While teaching my Eternity 101 class, I answered the question, “Will We Lose Our Personalities in Heaven?” Below is my response, followed by an edited transcript:
Our friends each have certain mannerisms—a unique combination involving their sense of humor, personalities, and certain ways and idiosyncrasies. People ask if we will lose those in Heaven and my response is, “Why would we?”
Of course, if you’re talking about something sinful, we’ll lose that. But their sin nature is not likely what you enjoy about your friends.
Where does this variety come from? Who made our friends? Who made each of us? God did! And since God’s in charge, what possible reason can explain His reasons for making us other than who we are, except to make us the same people only better? We’ll be completely righteous.
Would He take away from us on the New Earth the gifts He’s given to us on this earth? Would He take away from us in Heaven the particular interests and passions He’s given us here?
I think we underestimate just how much of our lives here is from the hand of God in the first place. The life that we now know and the things we enjoy so much—the parts untainted by sin—we would naturally expect to have carried over, including distinctive personalities.
Besides, if we weren’t ourselves in the afterlife, then we couldn’t be held accountable for what we did in this life. The Judgment would be meaningless. If Barbara is no longer Barbara, she can’t be rewarded or held accountable for anything Barbara did. She’d have to say, “But that wasn’t me.” The doctrines of judgment and eternal rewards depend on people’s retaining their distinct identities from this life to the next.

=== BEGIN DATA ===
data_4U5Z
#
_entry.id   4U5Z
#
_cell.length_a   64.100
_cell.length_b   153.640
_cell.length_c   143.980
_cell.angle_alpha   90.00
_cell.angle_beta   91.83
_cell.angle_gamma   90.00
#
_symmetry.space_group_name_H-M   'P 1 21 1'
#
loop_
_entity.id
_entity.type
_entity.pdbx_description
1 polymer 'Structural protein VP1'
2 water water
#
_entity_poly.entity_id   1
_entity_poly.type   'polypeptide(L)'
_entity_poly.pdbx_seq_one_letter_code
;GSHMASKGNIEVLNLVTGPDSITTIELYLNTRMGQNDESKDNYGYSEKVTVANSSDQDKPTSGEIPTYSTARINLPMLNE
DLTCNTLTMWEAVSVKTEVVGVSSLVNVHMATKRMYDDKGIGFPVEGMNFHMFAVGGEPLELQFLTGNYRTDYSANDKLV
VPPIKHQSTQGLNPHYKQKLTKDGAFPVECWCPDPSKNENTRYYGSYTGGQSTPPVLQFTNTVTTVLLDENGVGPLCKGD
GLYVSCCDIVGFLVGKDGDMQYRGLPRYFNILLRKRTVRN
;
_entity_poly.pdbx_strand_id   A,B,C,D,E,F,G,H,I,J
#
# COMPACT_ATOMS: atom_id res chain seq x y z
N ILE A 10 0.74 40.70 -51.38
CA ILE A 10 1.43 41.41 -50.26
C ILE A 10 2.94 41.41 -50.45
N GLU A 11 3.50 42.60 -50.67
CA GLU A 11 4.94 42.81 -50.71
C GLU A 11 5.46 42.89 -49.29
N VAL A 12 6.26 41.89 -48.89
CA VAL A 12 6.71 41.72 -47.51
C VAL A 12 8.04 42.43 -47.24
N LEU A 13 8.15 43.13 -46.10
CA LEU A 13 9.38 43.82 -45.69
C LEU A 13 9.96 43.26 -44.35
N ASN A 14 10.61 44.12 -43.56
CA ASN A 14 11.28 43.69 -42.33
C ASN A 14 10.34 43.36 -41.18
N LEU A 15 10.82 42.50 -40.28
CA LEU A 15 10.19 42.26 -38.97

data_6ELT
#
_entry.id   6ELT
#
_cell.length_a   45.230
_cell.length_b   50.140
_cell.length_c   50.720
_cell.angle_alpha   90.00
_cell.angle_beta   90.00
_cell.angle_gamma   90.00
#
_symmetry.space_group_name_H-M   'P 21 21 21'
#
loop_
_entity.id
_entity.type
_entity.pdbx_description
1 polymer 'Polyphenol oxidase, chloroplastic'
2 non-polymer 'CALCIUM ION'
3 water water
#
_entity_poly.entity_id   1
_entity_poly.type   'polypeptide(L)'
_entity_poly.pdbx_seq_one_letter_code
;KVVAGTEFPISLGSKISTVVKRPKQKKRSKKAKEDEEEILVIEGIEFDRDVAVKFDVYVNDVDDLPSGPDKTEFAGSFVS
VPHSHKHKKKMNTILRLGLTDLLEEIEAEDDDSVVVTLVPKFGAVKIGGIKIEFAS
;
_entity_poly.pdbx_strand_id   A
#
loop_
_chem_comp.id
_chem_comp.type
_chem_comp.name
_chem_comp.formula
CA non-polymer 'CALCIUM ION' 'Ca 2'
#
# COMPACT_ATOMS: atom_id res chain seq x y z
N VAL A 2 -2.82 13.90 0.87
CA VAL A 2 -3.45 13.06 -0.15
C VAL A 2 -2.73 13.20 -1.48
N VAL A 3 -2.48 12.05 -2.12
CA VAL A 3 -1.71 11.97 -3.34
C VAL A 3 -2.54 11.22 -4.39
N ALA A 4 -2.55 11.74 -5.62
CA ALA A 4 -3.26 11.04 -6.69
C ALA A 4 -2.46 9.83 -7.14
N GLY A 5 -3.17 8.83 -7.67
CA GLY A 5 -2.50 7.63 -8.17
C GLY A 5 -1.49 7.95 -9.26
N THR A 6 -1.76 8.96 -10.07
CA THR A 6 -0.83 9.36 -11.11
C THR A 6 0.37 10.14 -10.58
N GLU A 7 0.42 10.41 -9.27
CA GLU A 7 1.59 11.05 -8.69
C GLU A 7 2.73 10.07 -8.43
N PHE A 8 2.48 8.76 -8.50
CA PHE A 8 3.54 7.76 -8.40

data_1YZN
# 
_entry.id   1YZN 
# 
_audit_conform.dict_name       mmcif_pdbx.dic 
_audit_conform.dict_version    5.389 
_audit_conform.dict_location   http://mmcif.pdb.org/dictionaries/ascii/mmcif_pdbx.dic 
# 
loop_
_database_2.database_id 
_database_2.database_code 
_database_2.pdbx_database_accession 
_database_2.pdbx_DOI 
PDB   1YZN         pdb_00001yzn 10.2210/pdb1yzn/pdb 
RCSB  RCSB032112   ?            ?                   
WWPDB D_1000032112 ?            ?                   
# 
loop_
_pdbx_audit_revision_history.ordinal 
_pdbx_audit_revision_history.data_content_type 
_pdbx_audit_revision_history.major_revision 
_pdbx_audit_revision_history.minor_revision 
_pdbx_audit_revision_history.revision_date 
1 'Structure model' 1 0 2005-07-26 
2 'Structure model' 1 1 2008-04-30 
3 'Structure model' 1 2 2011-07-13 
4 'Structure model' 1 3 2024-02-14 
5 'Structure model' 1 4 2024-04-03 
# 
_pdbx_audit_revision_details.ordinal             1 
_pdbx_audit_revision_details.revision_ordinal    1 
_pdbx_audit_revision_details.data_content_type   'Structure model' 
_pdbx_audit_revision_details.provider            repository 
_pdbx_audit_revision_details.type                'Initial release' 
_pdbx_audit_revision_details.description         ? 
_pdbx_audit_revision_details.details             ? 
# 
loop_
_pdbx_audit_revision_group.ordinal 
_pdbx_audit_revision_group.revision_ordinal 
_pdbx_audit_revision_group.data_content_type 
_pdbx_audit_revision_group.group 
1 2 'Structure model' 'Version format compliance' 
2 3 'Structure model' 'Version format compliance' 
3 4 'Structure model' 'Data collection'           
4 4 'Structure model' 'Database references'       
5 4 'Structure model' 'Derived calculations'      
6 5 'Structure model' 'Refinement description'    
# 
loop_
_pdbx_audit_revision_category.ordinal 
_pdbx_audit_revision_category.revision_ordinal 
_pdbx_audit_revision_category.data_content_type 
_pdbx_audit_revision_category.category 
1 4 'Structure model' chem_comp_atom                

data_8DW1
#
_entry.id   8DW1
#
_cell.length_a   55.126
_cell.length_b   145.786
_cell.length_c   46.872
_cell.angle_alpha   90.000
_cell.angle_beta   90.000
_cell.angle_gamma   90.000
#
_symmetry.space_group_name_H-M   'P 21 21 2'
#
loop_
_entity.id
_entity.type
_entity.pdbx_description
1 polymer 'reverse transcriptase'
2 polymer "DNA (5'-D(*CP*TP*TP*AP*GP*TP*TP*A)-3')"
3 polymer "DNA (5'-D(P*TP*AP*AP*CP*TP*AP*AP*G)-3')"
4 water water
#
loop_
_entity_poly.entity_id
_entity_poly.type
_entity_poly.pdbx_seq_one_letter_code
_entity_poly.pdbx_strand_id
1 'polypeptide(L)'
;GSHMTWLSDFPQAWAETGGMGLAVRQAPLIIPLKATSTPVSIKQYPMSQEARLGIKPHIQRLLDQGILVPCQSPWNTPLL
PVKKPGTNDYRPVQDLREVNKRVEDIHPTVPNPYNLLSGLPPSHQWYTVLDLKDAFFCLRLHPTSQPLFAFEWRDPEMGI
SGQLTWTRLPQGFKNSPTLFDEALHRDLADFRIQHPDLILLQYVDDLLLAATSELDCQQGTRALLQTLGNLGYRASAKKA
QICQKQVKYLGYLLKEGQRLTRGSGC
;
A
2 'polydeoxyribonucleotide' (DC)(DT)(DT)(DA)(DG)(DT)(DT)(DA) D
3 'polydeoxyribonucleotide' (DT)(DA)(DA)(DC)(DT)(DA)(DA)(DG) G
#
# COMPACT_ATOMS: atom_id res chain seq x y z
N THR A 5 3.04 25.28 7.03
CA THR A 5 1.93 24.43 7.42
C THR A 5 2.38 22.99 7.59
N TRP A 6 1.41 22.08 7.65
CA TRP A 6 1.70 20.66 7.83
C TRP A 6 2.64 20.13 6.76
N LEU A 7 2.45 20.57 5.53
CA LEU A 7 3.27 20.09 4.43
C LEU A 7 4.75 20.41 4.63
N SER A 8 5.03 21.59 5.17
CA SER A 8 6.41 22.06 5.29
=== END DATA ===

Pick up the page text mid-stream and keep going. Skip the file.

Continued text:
Too often, we import concepts from eastern religions into our view of the afterlife. We’re influenced by ideas like: “We’ll all be absorbed into that great cosmic consciousness. None of us will be individuals. There will be perfect unity. The ‘old’ person who was will no longer be.”
From a biblical perspective, that’s nonsense. God made us individuals, and we will always be individuals. You can have unity with other individuals, which we’ll experience as all being part of the bride of Christ. But the obliteration of individuality is not taught in Scripture.